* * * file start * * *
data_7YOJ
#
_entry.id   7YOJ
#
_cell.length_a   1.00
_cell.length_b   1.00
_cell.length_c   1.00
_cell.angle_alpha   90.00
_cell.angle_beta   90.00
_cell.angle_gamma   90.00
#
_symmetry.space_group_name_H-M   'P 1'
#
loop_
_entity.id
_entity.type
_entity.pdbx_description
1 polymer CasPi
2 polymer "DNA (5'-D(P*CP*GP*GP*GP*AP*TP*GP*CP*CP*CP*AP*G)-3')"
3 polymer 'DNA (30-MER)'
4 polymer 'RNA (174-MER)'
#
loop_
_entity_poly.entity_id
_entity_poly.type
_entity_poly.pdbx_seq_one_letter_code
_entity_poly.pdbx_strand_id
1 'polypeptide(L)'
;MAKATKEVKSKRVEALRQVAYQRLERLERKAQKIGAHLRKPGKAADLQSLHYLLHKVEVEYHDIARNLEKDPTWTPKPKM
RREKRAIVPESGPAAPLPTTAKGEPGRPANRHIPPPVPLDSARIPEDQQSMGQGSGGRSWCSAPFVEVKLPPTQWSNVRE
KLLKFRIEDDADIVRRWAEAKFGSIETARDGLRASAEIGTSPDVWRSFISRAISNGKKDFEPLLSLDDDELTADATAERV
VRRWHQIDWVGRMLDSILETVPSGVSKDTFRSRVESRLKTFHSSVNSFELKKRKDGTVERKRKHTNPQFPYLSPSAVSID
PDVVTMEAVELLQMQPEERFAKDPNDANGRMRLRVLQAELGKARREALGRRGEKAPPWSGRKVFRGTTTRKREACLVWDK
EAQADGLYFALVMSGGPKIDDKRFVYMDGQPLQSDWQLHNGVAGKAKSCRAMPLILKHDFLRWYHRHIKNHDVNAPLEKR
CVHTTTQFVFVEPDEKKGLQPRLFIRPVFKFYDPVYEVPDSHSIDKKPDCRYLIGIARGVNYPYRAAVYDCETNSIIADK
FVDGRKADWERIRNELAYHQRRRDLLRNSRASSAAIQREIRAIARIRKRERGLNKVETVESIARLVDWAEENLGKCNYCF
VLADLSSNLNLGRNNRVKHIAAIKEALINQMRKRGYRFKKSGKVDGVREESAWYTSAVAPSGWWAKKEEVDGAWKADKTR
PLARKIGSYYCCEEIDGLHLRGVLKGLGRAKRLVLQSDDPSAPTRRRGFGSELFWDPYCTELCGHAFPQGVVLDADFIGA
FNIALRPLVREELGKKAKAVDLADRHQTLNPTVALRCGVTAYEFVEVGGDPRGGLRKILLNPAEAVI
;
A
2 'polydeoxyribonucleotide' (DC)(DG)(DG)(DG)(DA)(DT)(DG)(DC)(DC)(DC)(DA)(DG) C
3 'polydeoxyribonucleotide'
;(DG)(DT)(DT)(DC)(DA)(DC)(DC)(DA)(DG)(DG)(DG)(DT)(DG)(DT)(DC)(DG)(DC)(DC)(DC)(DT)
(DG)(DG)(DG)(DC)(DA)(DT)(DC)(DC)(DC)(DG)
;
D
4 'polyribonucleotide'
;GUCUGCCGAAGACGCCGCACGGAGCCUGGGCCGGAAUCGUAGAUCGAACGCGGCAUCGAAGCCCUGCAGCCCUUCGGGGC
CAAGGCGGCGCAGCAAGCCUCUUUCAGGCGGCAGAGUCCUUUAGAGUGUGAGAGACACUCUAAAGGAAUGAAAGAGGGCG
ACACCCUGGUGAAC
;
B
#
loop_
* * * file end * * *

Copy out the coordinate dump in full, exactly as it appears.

data_7YOJ
#
_entry.id   7YOJ
#
_cell.length_a   1.00
_cell.length_b   1.00
_cell.length_c   1.00
_cell.angle_alpha   90.00
_cell.angle_beta   90.00
_cell.angle_gamma   90.00
#
_symmetry.space_group_name_H-M   'P 1'
#
loop_
_entity.id
_entity.type
_entity.pdbx_description
1 polymer CasPi
2 polymer "DNA (5'-D(P*CP*GP*GP*GP*AP*TP*GP*CP*CP*CP*AP*G)-3')"
3 polymer 'DNA (30-MER)'
4 polymer 'RNA (174-MER)'
#
loop_
_entity_poly.entity_id
_entity_poly.type
_entity_poly.pdbx_seq_one_letter_code
_entity_poly.pdbx_strand_id
1 'polypeptide(L)'
;MAKATKEVKSKRVEALRQVAYQRLERLERKAQKIGAHLRKPGKAADLQSLHYLLHKVEVEYHDIARNLEKDPTWTPKPKM
RREKRAIVPESGPAAPLPTTAKGEPGRPANRHIPPPVPLDSARIPEDQQSMGQGSGGRSWCSAPFVEVKLPPTQWSNVRE
KLLKFRIEDDADIVRRWAEAKFGSIETARDGLRASAEIGTSPDVWRSFISRAISNGKKDFEPLLSLDDDELTADATAERV
VRRWHQIDWVGRMLDSILETVPSGVSKDTFRSRVESRLKTFHSSVNSFELKKRKDGTVERKRKHTNPQFPYLSPSAVSID
PDVVTMEAVELLQMQPEERFAKDPNDANGRMRLRVLQAELGKARREALGRRGEKAPPWSGRKVFRGTTTRKREACLVWDK
EAQADGLYFALVMSGGPKIDDKRFVYMDGQPLQSDWQLHNGVAGKAKSCRAMPLILKHDFLRWYHRHIKNHDVNAPLEKR
CVHTTTQFVFVEPDEKKGLQPRLFIRPVFKFYDPVYEVPDSHSIDKKPDCRYLIGIARGVNYPYRAAVYDCETNSIIADK
FVDGRKADWERIRNELAYHQRRRDLLRNSRASSAAIQREIRAIARIRKRERGLNKVETVESIARLVDWAEENLGKCNYCF
VLADLSSNLNLGRNNRVKHIAAIKEALINQMRKRGYRFKKSGKVDGVREESAWYTSAVAPSGWWAKKEEVDGAWKADKTR
PLARKIGSYYCCEEIDGLHLRGVLKGLGRAKRLVLQSDDPSAPTRRRGFGSELFWDPYCTELCGHAFPQGVVLDADFIGA
FNIALRPLVREELGKKAKAVDLADRHQTLNPTVALRCGVTAYEFVEVGGDPRGGLRKILLNPAEAVI
;
A
2 'polydeoxyribonucleotide' (DC)(DG)(DG)(DG)(DA)(DT)(DG)(DC)(DC)(DC)(DA)(DG) C
3 'polydeoxyribonucleotide'
;(DG)(DT)(DT)(DC)(DA)(DC)(DC)(DA)(DG)(DG)(DG)(DT)(DG)(DT)(DC)(DG)(DC)(DC)(DC)(DT)
(DG)(DG)(DG)(DC)(DA)(DT)(DC)(DC)(DC)(DG)
;
D
4 'polyribonucleotide'
;GUCUGCCGAAGACGCCGCACGGAGCCUGGGCCGGAAUCGUAGAUCGAACGCGGCAUCGAAGCCCUGCAGCCCUUCGGGGC
CAAGGCGGCGCAGCAAGCCUCUUUCAGGCGGCAGAGUCCUUUAGAGUGUGAGAGACACUCUAAAGGAAUGAAAGAGGGCG
ACACCCUGGUGAAC
;
B
#
loop_